THE BODY POSITIVITY MOVEMENT THAT HAS RESHAPED BRANDING
The two marketing strategies companies employ to attract Gen Z customers could not be more different. Influencer based marketing, a traditional approach to online retail, allures consumers by recreating looks from models they follow on social media. On the other hand, a body-positive marketing approach establishes the perception that the brand is accepting of all shapes and sizes. A storm of consumer activism through social media has put intense pressure on brands to show they are stepping up efforts to reinforce diversity and inclusivity by incorporating both body-positive and racially diverse models into their promotions.
Making the switch to a body-positive brand image is a lot more involved than simply pledging to never airbrush bodies of models in campaigns. This switch has the power to completely reshape the brand, no pun intended. For quite some time, advertisers initially refused to create body-positive ads out of fear that sales would suffer. Brands felt that difficulties arose when trying to flatter clothes on models that weren’t thin, white, and a relatively plain canvas, like those they were used to dressing.
Dove Beauty was the first company to tackle the transitional difficulties from influencer based to body-positive marketing. After softly launching its Real Beauty campaign in 2004, Dove began to stand out among its many competitors. Their campaign was successful; the publicity grew Dove to a 2.3% market share in the lotions category after only two quarters. Brands soon realized the benefits of body-positive ads stemmed much deeper than improving the body image and mental health of impressionable young adults. Switching to a body-positive marketing approach was a trendy way to increase sales and create a self-righteous reputation.
Aerie, an inclusive lingerie brand, was in a similar situation to Dove; they blended right into the crowded market for women’s underwear. In 2014, Aerie launched its #AerieREAL campaign, a bold commitment to stop editing pictures of their models. This campaign led Aerie to double its market share from 1.6% in 2013 to 3.2% in 2018. Consequently, Victoria’s Secret, which held 31.7% of the market in 2013, was down to 24% in 2018. Unlike Aerie, VS stuck with their traditional, influencer based marketing approach. Their downfall can be attributed to a combination of tone-deafness, shallow comments made by its former CEO, and a delay in recognizing all “Angels” don’t need to wear a size 2.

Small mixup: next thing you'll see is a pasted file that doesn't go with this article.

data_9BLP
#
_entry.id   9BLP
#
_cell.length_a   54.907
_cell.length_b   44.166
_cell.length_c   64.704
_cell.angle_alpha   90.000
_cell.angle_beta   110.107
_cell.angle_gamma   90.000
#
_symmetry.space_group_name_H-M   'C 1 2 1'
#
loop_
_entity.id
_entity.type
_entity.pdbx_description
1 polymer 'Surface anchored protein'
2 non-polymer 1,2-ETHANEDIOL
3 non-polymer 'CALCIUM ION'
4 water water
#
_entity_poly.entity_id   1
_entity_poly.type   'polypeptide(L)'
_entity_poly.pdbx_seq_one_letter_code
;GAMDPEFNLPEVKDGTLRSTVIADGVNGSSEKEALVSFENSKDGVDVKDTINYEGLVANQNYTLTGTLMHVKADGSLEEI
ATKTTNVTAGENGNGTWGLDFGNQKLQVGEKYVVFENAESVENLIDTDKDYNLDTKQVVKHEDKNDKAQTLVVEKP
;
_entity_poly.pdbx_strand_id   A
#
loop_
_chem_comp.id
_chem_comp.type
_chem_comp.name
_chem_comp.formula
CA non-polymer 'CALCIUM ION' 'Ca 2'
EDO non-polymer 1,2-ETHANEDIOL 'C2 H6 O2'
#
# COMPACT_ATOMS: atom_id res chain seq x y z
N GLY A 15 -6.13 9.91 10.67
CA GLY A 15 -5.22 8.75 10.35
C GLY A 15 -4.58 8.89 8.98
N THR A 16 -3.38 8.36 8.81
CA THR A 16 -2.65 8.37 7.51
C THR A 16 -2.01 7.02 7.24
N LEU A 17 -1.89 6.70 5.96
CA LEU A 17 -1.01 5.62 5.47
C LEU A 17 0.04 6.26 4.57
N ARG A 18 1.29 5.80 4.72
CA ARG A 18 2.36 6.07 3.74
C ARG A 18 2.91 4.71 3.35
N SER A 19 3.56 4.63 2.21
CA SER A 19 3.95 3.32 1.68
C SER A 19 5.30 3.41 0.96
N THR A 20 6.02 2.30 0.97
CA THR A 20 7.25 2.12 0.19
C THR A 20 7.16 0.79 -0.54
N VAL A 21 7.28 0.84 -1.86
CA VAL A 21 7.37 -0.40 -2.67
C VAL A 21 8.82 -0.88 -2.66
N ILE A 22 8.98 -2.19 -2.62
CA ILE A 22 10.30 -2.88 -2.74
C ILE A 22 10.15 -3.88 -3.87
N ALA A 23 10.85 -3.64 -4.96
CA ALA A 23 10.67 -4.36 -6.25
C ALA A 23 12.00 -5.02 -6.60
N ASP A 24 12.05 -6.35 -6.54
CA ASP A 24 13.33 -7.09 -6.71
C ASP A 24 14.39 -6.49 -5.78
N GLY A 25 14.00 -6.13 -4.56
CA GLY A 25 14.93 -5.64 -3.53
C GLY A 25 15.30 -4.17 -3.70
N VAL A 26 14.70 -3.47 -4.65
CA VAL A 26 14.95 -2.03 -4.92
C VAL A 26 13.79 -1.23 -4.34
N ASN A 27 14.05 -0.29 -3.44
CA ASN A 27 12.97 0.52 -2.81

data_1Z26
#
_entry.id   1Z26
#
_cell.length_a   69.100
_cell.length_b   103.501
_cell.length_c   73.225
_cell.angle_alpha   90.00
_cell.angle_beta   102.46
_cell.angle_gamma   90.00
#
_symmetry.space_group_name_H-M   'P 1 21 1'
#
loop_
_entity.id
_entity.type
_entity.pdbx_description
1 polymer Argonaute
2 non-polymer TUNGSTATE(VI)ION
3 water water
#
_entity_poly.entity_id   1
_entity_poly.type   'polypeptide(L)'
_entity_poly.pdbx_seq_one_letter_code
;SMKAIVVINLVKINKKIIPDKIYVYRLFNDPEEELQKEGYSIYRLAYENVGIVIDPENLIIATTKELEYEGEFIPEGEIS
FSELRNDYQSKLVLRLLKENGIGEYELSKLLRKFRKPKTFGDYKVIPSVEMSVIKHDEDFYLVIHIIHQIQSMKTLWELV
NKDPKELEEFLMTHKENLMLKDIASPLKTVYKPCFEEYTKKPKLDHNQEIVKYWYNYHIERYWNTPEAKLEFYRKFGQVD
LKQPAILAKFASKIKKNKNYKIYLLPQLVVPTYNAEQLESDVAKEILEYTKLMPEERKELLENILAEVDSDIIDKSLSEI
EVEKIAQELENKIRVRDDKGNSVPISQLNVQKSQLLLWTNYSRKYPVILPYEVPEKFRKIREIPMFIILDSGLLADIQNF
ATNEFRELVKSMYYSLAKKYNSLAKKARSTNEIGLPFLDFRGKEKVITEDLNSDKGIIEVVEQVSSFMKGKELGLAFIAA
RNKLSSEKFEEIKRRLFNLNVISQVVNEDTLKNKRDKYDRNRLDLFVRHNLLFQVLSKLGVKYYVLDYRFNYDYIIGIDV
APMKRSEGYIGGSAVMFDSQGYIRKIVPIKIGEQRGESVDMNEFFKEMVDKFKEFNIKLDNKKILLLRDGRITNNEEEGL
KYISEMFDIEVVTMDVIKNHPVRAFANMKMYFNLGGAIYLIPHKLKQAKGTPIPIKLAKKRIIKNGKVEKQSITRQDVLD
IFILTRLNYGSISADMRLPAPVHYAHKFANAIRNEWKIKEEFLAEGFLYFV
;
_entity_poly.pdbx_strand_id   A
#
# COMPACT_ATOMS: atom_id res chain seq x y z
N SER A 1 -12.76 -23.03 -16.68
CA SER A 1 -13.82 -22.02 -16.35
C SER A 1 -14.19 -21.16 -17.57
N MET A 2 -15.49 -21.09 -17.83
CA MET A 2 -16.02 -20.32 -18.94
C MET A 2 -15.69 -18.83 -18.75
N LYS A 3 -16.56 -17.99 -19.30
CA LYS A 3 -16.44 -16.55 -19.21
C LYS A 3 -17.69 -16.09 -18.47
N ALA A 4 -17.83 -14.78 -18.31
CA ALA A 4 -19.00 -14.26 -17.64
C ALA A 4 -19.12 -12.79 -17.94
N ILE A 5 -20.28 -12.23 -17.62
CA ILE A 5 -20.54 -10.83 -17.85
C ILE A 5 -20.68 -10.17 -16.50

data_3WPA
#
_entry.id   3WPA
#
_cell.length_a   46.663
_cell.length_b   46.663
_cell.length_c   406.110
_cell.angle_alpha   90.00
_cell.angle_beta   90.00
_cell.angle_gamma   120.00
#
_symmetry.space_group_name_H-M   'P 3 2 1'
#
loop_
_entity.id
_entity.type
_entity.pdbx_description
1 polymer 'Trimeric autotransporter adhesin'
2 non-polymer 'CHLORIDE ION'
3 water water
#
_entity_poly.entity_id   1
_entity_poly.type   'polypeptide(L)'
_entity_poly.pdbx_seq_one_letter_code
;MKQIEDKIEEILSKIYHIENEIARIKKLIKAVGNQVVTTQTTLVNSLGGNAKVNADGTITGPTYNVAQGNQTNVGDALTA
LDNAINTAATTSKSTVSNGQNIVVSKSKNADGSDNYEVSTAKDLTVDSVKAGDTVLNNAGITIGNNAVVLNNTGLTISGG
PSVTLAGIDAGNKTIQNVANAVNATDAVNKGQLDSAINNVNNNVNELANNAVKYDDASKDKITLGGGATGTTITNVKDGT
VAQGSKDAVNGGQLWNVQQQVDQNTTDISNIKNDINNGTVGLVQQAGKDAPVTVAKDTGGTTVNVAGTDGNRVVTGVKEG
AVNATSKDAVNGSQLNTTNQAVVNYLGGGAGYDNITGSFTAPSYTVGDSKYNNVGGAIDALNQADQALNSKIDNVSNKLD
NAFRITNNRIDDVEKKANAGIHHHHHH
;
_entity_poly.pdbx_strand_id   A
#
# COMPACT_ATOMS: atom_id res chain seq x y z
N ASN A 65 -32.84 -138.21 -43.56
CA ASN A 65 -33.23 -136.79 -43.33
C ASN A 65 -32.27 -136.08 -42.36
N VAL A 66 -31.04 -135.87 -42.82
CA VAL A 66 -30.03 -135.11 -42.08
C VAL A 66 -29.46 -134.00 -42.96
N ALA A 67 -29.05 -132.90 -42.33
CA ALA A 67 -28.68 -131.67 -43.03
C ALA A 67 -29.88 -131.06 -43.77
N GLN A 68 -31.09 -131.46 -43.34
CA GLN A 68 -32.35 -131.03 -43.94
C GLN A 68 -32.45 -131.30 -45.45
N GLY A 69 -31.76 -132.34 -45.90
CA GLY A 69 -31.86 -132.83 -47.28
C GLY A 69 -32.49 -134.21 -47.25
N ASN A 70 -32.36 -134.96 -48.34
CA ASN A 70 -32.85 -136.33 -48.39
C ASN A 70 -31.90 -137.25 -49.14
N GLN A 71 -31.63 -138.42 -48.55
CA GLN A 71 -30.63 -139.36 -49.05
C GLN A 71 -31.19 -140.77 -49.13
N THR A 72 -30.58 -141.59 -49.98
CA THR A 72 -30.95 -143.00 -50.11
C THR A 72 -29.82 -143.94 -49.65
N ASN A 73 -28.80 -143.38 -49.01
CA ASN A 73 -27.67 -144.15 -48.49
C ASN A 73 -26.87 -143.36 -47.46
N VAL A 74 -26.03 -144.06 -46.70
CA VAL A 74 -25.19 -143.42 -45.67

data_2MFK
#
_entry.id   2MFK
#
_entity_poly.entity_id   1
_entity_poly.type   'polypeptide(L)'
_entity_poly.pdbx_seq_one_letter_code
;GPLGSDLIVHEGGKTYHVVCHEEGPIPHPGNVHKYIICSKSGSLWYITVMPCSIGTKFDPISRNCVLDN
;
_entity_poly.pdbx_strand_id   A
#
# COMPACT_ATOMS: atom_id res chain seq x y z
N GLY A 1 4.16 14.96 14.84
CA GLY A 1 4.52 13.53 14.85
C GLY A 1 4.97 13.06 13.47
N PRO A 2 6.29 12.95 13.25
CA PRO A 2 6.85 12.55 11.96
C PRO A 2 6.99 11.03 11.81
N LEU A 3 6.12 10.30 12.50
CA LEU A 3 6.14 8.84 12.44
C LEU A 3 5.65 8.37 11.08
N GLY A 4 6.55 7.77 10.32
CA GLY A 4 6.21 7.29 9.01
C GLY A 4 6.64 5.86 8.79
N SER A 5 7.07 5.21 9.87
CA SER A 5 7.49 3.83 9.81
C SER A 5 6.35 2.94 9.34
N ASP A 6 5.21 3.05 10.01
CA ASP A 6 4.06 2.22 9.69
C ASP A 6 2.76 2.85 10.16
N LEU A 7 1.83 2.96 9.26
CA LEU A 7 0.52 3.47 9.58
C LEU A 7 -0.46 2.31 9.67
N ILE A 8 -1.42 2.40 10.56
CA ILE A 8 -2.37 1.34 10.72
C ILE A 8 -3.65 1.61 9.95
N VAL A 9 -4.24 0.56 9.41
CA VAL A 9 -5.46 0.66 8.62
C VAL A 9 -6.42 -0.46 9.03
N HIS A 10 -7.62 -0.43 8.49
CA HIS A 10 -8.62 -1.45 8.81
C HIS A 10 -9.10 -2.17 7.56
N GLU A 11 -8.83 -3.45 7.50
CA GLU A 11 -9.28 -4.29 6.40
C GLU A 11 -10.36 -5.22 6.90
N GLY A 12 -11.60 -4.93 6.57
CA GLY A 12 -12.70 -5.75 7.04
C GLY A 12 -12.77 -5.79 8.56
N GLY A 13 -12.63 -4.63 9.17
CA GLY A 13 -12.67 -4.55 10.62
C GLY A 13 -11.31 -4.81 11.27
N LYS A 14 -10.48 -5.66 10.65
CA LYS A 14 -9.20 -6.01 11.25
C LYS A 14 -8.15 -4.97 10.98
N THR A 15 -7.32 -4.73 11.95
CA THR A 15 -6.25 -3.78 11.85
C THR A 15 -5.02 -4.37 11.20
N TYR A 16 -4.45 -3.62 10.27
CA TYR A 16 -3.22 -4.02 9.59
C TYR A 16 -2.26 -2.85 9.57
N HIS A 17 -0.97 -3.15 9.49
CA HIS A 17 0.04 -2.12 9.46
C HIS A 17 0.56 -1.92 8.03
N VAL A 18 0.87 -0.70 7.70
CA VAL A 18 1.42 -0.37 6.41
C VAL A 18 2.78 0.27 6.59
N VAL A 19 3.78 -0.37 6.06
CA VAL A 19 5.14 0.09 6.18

Aerie’s ability to capture market share from its biggest competitor through the implementation of body-positive ads represents a powerful switch in consumer taste. The opportunity to expand sales while cohesively breaking down the stigma around body image seems unpassable. As a result, many brands have embraced the need to change, but others are behind, crumbling under the weight of toxic body standards that just don’t sell anymore.
Brandy Melville, a brand that has been repetitively bashed for its one size fits all sizing, has had an 18.3% decline in total website traffic in just one month (between August 2020 and September 2020). This decrease in demand can be partially attributed to the coronavirus recession; for reference, ASOS, one of its body-positive competitors, was down 5% in the same period. However, the recognition that Brandy fuels body dysmorphia and disordered eating has driven away a consumer population that now cares more about ethics than aesthetics. Brandy’s silence during a body-positive movement era has eroded sales.
A fashion statement has morphed from an eccentric, attention-grabbing style to a profound message on inclusivity and ethical operations. Today, if brands want to be respected and trendy, they must express they’re serious about racial and size inclusivity. Sales, online shopping traffic patterns, and market shares reflect that consumers’ tastes now favor morality, putting us on the brink of an industrial revolution in retail.